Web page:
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An engineering approach to aversive learning.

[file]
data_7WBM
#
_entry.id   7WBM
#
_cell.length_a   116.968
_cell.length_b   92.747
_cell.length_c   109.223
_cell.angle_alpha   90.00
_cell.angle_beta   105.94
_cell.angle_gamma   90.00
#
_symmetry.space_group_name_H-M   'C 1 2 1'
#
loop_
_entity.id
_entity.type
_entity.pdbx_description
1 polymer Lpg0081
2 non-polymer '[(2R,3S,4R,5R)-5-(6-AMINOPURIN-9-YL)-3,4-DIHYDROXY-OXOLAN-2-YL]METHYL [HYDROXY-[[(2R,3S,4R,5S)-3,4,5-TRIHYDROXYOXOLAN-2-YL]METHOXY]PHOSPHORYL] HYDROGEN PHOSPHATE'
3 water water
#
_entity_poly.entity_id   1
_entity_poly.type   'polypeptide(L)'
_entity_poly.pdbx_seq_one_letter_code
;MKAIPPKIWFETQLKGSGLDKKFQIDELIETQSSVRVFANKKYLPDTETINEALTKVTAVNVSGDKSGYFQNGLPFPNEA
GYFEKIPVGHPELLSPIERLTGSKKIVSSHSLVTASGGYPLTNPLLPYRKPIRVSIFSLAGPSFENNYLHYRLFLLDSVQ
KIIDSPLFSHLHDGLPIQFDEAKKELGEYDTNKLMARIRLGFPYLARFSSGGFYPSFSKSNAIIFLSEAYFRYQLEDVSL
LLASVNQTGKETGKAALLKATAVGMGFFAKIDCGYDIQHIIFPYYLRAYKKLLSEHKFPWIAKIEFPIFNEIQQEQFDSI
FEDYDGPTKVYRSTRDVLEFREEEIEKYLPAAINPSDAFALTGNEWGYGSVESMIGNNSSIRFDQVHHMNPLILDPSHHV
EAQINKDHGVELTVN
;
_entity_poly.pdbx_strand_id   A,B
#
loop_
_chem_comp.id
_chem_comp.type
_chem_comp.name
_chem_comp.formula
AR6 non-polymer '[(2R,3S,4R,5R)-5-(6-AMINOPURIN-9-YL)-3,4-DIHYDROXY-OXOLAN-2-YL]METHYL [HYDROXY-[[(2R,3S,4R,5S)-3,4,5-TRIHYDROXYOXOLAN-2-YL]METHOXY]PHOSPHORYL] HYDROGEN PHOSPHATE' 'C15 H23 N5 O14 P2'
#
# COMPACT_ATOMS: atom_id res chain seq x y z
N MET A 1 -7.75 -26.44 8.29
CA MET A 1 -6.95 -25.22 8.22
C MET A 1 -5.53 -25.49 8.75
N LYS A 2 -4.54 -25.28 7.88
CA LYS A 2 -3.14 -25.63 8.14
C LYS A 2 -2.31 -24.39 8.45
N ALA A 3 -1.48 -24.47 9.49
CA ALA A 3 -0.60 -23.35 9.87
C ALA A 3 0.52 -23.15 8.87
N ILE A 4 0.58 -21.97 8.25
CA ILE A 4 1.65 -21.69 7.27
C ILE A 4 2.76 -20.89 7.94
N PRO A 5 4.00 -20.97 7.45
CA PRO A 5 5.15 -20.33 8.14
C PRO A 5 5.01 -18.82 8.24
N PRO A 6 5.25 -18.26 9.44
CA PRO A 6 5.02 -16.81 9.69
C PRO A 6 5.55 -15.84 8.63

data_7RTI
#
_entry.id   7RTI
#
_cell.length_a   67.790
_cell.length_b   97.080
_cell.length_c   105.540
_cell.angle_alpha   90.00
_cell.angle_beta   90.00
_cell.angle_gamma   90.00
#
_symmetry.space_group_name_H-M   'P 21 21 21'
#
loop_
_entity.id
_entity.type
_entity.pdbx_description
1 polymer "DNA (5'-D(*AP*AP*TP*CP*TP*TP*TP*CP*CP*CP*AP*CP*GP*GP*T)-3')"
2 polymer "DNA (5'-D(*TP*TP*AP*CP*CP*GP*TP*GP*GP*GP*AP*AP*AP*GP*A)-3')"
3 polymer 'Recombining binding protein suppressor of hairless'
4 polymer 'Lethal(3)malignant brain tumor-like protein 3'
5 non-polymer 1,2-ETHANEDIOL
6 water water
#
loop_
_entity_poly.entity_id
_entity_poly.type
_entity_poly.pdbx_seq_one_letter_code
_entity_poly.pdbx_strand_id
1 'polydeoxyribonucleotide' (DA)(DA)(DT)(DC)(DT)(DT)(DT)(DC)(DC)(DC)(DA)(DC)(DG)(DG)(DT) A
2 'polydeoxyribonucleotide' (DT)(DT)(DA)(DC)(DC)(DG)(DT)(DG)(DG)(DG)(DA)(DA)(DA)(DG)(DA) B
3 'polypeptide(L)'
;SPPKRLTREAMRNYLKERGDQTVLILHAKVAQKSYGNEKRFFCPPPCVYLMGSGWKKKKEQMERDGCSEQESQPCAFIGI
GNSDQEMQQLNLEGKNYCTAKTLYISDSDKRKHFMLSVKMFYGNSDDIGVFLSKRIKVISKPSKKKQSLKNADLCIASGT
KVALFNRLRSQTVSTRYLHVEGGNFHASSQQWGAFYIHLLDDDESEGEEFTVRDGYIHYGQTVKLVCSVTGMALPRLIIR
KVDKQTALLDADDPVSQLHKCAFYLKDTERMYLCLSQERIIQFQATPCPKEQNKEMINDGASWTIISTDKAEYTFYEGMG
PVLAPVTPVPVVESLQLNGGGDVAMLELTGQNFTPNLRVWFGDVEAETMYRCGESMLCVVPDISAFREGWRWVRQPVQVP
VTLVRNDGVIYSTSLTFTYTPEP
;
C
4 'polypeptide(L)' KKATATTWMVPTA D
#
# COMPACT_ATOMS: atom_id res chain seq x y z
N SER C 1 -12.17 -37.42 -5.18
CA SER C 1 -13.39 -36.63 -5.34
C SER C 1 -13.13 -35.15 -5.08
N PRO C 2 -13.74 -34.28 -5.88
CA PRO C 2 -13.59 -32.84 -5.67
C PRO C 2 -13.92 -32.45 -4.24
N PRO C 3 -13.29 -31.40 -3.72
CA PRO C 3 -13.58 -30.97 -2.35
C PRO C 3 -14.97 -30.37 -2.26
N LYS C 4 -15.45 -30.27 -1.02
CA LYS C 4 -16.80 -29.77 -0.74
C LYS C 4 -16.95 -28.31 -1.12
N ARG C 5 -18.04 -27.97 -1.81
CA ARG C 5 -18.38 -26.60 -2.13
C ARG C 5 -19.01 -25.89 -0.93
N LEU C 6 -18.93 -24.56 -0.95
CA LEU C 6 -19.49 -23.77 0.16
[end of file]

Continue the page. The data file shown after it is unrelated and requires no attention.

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Humans and animals learn to predict and escape from or avoid potential threats by a combination of Pavlovian and instrumental learning. In recent years, reinforcement learning theory has provided a computational framework that has allowed mechanistic, quantitative models of the underlying learning processes, and this can be used to understand the underlying brain systems that implement them (for example, using model-based fMRI). This has been used to identify, amongst other things, a key roe for the striatum in the representation of Pavlovian and instrumental prediction errors for punishments. More recently, we have been trying to understand how such accounts of motivational learning control not only responses and actions towards punishments, but also the subjective experience of them: for instance in the case of pain, asking whether endogenous analgesia comes under the control aversive motivational systems. This sort of account should yield innovation of novel interventional strategies to treat disorders of pain and fear.

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